We’d linger until just past dusk, watching as distant bridges became strands of lights .

DSC_0013

It was the best party ever.

But if I was sick and feverish, holed up in my bedroom, Ginger Ale took on another meaning. Mother would bring me a small lukewarm glass, along with a triangle of dry toast. She’d carry this remedy on a tray, and place it on my bed. She’d caution me to sip very slowly. And take tiny bites of toast. Which I did, with diligence.

It always made me feel better.

As an adult, I rarely drink Ginger Ale. But recently, I was asked to make a special cocktail for a Farm Dinner/Wedding Celebration I was catering. I concocted this fresh ginger-grapefruit zest syrup.

DSC_0019

Crisp, citric, with refreshing bite, a splash in an inexpensive champagne elevated it to an ooh-la-la cocktail. Stirred into a glass of Perrier transformed it into a sophisticated version of my childhood delight. Worthy of a wedding celebration,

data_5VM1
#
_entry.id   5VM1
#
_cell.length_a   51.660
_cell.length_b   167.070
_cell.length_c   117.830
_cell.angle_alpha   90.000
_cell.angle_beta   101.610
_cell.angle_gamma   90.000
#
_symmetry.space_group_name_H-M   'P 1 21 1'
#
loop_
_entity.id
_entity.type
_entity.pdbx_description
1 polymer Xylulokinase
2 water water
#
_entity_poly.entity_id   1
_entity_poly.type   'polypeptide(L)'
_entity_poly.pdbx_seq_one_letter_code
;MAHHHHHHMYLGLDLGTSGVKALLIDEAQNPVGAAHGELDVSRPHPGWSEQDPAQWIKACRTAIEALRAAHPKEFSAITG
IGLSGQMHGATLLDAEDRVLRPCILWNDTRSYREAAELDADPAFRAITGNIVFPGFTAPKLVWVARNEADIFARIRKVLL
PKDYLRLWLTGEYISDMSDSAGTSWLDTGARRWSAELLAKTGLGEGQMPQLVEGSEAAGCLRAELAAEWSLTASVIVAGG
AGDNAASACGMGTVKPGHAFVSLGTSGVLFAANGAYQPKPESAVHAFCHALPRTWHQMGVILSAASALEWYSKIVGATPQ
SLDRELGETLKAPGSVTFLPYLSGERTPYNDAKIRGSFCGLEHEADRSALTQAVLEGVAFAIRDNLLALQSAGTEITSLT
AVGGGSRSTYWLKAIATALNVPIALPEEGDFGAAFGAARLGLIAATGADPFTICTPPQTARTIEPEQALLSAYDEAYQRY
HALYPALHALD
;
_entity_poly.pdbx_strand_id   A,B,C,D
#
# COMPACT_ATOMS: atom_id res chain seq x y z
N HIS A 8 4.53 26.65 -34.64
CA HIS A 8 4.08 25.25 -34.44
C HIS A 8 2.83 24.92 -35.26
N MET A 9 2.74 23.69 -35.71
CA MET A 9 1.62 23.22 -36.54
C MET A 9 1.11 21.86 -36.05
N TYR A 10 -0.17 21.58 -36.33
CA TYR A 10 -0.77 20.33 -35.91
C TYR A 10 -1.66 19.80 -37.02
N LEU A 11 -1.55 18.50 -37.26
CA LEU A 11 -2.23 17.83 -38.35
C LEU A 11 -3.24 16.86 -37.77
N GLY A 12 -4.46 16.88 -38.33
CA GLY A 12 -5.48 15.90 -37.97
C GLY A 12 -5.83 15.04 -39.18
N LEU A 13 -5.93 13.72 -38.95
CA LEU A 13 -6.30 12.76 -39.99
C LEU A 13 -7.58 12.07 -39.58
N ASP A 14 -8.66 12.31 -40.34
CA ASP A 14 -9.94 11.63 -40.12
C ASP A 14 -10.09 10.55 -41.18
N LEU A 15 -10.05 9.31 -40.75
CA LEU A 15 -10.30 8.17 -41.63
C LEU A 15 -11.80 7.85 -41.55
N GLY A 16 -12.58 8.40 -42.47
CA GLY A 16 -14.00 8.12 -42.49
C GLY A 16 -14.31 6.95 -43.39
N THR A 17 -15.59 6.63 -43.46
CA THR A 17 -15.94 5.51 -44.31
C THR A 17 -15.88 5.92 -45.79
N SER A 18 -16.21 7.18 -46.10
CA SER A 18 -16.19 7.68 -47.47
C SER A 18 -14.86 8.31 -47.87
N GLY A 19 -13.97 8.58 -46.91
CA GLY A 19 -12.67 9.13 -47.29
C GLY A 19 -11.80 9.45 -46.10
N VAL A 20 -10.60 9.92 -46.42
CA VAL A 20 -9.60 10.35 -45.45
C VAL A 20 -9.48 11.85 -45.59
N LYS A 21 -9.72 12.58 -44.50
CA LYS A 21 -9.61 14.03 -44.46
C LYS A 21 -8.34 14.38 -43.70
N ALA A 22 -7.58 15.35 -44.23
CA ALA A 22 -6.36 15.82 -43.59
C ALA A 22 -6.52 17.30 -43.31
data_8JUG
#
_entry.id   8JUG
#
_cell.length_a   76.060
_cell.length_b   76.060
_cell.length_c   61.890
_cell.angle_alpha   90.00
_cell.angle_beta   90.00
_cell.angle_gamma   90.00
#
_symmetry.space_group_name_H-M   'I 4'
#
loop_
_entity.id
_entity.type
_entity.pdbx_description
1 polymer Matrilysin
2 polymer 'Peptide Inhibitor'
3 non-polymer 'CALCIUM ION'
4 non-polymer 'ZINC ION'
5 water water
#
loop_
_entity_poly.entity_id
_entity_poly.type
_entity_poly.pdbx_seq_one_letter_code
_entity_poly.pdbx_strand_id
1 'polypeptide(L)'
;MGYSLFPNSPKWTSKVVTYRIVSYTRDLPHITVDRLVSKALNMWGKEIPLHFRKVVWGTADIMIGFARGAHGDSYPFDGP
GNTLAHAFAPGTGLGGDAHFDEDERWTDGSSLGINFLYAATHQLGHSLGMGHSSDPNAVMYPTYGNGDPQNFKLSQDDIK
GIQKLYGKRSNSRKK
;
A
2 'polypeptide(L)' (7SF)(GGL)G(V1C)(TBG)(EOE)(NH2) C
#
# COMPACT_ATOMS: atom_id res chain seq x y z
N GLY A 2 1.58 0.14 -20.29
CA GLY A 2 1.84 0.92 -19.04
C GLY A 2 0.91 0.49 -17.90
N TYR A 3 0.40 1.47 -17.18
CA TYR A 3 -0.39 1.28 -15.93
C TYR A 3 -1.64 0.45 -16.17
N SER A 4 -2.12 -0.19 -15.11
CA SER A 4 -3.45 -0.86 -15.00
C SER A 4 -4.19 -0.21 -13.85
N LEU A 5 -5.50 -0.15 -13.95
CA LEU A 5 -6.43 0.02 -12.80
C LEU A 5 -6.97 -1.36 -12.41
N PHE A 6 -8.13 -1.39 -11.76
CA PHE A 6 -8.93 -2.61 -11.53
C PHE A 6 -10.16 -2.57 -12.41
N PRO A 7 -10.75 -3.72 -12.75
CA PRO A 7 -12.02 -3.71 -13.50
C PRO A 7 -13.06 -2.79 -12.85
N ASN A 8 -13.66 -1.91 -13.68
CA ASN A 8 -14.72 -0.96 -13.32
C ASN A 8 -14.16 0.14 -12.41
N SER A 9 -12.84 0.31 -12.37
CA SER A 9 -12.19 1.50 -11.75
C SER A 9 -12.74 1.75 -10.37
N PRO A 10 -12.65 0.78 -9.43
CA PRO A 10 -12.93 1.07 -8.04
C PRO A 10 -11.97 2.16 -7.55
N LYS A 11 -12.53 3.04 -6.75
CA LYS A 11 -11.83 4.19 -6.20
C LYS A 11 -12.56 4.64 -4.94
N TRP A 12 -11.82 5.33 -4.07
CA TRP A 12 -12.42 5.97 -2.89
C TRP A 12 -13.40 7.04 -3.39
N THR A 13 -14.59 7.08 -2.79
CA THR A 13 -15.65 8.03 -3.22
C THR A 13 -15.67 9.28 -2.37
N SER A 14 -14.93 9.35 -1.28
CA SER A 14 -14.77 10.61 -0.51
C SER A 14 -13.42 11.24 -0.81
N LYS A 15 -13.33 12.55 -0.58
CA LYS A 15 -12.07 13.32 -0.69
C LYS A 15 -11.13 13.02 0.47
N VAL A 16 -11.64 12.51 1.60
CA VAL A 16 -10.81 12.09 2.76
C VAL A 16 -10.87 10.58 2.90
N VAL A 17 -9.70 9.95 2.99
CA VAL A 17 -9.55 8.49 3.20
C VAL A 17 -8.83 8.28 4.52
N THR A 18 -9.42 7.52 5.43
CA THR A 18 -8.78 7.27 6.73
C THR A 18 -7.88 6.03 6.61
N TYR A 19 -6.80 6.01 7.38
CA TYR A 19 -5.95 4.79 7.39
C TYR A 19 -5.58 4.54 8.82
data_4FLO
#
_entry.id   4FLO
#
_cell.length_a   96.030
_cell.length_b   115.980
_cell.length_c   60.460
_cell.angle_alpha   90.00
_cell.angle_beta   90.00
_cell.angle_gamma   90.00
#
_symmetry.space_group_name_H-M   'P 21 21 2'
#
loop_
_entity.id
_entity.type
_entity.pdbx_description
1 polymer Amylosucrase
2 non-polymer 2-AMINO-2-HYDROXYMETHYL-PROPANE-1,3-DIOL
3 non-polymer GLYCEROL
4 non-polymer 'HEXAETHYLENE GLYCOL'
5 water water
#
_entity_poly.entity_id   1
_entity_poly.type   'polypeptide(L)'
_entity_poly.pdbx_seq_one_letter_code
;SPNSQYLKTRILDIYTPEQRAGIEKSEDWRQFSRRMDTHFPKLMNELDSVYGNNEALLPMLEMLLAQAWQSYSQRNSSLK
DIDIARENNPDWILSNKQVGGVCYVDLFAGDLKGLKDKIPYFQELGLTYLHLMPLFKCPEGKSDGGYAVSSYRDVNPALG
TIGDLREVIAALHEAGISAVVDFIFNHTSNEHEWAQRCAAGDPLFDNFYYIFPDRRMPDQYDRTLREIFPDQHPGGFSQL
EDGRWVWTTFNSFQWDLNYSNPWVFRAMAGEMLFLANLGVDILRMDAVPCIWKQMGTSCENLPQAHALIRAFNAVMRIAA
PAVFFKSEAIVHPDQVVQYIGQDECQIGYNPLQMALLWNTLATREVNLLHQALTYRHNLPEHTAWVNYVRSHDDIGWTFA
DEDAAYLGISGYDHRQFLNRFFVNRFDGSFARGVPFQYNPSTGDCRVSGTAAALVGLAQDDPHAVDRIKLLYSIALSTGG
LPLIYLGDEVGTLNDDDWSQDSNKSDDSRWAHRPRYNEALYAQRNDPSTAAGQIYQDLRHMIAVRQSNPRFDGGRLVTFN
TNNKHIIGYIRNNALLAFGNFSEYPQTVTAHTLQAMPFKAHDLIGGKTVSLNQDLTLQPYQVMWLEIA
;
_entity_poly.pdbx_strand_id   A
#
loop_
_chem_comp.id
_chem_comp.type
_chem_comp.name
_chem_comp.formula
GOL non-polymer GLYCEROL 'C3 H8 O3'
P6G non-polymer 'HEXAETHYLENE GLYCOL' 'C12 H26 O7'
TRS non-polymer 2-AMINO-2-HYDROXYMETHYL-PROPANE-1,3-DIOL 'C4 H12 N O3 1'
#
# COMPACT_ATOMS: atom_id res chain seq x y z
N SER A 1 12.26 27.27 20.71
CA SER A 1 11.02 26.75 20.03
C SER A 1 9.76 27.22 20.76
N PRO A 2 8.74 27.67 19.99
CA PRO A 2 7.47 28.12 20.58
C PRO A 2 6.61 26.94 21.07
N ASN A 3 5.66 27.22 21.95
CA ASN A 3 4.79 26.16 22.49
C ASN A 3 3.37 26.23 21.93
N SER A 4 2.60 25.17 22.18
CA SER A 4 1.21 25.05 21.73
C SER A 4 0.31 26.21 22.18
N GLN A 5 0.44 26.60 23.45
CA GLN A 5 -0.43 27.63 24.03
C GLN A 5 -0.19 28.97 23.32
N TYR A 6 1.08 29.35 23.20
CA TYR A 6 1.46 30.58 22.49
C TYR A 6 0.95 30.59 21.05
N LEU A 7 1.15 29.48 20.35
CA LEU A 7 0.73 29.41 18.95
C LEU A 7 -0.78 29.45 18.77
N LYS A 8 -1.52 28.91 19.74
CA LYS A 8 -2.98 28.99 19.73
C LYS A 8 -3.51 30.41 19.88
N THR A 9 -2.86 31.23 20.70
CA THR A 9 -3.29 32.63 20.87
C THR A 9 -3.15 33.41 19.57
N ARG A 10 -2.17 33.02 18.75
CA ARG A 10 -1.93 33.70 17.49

Or of one of those rooftop parties.

DSC_0003

GINGER-GRAPEFRUIT SIMPLE SYRUP
2 cups Water
2 cups Sugar
Zest of one large Ruby Grapefruit
2″ piece of Ginger root, peeled and sliced
a few whole Peppercorns

In a saucepan on medium heat, add water and sugar. Stir well.
Add grapefruit zest, slices of peeled ginger, and a few peppercorns.
Bring to a boil, stirring so that sugar is well dissolved.
Remove from heat, and allow ingredients to steep into the simple syrup.
Chill.

To Serve:
Splash 2-3 Tablespoons into icy fizzy mineral water, like Pelligrino. Garnish with strip of ginger, or slice of grapefruit.

OR

Pour 1-2 T. into the bottom of a fluted champagne glass. Add champagne, garnish and serve.